This 20 minute lesson focuses on two additional annotation elements: the Fill tool (which is used for hatch patterns as well as filling in areas with a poché shading or a texture) and the Label tool (which is a combination of text with a leader line).
The Fill tool is demonstrated first. A quick introduction explains the various types of Fills: Solid (which may be totally opaque, transparent, or a percentage shading in between), Gradient (used for presentation effects), Vectorial (for common line or hatch patterns), Symbol (used for more complex patterns including paving stones, and can be added to easily by users), and Texture (added in recent versions of ArchiCAD, allowing more realistic depiction of materials such as grass or brick, etc.).
A Fill pattern representing plank flooring is chosen then the fill is drawn in the bedroom area. It naturally slips underneath the bed (in the graphic stacking order) rather than covering it up. The View is changed to a ceiling plan and a grid-type vectorial fill is picked to represent acoustic ceiling tiles. The layer is changed for the fill tool to coordinate with the ceiling plan, then the fill is drawn in the living room.
The fill is selected, and various manipulations are demonstrated, including changing the foreground pen color and the background color and bringing the fill to the top of the display order to cover other elements. The background pen is changed to Window Background (the bottom right option in the pen table – it looks like a tiny computer monitor) to create a non-printing cover-up. It is then changed to the Transparent pen (right next to the Window Background pen, a zero with a line through it, also known as the Null character) to have the fill be on top but still show the other information underneath it.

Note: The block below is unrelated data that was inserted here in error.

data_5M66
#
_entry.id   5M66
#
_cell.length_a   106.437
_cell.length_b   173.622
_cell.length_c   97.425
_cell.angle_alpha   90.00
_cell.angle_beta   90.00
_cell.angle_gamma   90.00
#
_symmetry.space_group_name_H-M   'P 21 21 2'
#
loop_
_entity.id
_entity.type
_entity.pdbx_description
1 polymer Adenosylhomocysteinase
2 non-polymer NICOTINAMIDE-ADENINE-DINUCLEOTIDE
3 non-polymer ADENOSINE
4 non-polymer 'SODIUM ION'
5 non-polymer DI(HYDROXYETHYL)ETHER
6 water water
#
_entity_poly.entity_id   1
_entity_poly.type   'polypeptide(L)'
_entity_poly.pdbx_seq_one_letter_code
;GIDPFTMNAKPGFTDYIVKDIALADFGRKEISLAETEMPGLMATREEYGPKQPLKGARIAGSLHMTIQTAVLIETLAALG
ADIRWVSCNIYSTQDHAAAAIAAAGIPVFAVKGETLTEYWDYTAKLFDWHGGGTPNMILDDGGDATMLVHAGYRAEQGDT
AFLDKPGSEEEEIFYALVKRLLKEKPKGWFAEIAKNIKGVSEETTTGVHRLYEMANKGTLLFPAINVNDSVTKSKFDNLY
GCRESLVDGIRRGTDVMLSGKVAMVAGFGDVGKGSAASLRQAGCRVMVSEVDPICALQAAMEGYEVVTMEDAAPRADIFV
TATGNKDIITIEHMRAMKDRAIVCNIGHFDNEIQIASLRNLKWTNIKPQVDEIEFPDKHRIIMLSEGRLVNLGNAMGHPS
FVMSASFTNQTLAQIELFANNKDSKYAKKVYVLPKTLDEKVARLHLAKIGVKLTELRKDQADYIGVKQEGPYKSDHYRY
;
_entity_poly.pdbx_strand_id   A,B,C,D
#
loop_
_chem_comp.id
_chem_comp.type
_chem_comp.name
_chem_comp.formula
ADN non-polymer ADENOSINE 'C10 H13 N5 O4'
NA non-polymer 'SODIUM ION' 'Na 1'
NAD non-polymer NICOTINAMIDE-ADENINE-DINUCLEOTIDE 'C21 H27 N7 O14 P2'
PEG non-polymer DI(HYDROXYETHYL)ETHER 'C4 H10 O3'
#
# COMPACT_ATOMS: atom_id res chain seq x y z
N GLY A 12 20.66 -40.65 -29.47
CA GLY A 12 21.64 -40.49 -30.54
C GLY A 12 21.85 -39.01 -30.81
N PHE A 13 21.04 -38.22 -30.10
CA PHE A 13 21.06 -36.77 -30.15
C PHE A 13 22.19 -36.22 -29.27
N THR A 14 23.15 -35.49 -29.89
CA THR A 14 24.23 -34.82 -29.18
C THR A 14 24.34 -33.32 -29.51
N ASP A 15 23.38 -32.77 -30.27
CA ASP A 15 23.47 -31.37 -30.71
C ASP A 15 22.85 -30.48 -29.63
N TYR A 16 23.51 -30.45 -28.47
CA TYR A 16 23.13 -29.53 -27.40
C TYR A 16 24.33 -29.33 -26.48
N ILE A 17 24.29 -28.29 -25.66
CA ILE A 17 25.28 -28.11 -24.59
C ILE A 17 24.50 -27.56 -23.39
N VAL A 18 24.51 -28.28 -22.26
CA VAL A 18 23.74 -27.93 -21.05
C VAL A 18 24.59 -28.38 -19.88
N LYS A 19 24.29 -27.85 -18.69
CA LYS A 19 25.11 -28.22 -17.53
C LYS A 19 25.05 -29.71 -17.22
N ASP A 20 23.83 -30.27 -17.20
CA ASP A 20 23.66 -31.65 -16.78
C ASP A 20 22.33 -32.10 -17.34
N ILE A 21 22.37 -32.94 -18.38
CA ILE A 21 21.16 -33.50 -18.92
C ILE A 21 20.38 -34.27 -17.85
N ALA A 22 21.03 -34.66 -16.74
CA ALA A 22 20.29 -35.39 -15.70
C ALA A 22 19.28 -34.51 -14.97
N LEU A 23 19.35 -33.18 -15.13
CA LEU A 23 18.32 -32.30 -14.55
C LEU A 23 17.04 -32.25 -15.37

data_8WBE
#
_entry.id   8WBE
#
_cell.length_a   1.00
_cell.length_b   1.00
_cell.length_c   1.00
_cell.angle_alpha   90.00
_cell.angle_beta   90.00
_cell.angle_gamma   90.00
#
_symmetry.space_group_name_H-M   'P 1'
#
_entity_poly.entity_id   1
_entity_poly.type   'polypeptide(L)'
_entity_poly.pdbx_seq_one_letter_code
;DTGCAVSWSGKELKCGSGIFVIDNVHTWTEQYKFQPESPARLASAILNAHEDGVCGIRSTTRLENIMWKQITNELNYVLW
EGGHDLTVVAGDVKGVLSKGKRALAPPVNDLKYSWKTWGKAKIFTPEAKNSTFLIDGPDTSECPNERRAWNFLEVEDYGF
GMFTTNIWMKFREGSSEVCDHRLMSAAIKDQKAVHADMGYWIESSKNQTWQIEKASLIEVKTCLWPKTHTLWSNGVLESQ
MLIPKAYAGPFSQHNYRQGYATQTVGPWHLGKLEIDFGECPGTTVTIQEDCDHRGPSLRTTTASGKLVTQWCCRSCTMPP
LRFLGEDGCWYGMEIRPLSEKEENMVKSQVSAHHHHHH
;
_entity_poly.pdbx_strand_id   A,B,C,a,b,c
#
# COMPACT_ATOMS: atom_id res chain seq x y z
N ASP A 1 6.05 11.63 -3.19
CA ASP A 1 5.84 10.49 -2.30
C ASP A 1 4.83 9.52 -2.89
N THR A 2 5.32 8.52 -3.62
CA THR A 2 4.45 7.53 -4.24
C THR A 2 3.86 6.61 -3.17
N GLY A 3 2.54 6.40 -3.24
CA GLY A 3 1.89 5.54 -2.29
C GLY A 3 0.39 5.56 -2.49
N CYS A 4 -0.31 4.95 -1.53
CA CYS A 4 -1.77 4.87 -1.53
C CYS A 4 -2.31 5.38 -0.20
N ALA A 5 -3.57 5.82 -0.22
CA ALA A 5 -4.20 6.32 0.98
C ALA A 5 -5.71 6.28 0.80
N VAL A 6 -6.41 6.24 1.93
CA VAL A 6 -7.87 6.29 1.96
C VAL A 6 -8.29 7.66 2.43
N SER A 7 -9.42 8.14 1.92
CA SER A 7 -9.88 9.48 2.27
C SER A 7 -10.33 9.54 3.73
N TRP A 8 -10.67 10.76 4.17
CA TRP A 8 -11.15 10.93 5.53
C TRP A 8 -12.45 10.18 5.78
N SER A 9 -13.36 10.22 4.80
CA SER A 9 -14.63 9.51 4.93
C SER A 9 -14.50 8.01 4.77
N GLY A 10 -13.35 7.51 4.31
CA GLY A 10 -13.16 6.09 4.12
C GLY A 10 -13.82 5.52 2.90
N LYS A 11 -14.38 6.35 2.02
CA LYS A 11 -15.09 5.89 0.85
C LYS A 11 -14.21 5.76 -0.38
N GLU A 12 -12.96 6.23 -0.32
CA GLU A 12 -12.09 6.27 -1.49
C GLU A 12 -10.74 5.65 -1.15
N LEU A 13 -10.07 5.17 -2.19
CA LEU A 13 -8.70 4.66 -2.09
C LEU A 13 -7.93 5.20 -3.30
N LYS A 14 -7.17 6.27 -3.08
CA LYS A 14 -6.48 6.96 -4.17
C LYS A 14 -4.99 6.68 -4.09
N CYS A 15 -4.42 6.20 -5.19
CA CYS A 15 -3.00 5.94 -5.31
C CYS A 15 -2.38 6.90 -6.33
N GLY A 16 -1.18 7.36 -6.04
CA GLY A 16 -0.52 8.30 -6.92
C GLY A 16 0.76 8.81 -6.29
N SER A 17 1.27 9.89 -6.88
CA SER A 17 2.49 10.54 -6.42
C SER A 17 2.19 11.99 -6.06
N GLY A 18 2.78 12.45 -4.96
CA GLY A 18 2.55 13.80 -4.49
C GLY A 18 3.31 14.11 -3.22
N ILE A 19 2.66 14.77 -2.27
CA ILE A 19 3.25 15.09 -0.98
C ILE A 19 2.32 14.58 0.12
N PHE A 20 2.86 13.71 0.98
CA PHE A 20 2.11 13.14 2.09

Other typical polygon manipulations (similar to slabs and roofs) are demonstrated, including offsetting the edge, moving a corner node point, adding a node point, and adding an area with the Boolean addition option; then all of this is undone to restore the fill to the boundaries of the room.
The grid pattern does not coordinate with the room since the fill is set to use the Global Origin. This is changed to allow a Fill Origin to be moved around to set the starting point for the tiles as well as the direction.
Next, the Label tool is demonstrated, with a simple label drawn to the right side, then another to the left side. The text is changed to right-aligned make the left-hand label look neater. Another variation is shown with the text being bounded to wrap within a specific width; this width is then adjusted using the pet palette “stretch” option and the text reflows.
Finally, the original label is manipulated to show how
In the final example, since the leader line at top or bottom goes to the edge of the bounding box rather than pointing to the text line itself, a tip is shared: to get the leader to point at the bottom line of text, set it to point to the middle but add one or more blank lines of text below the last real line.
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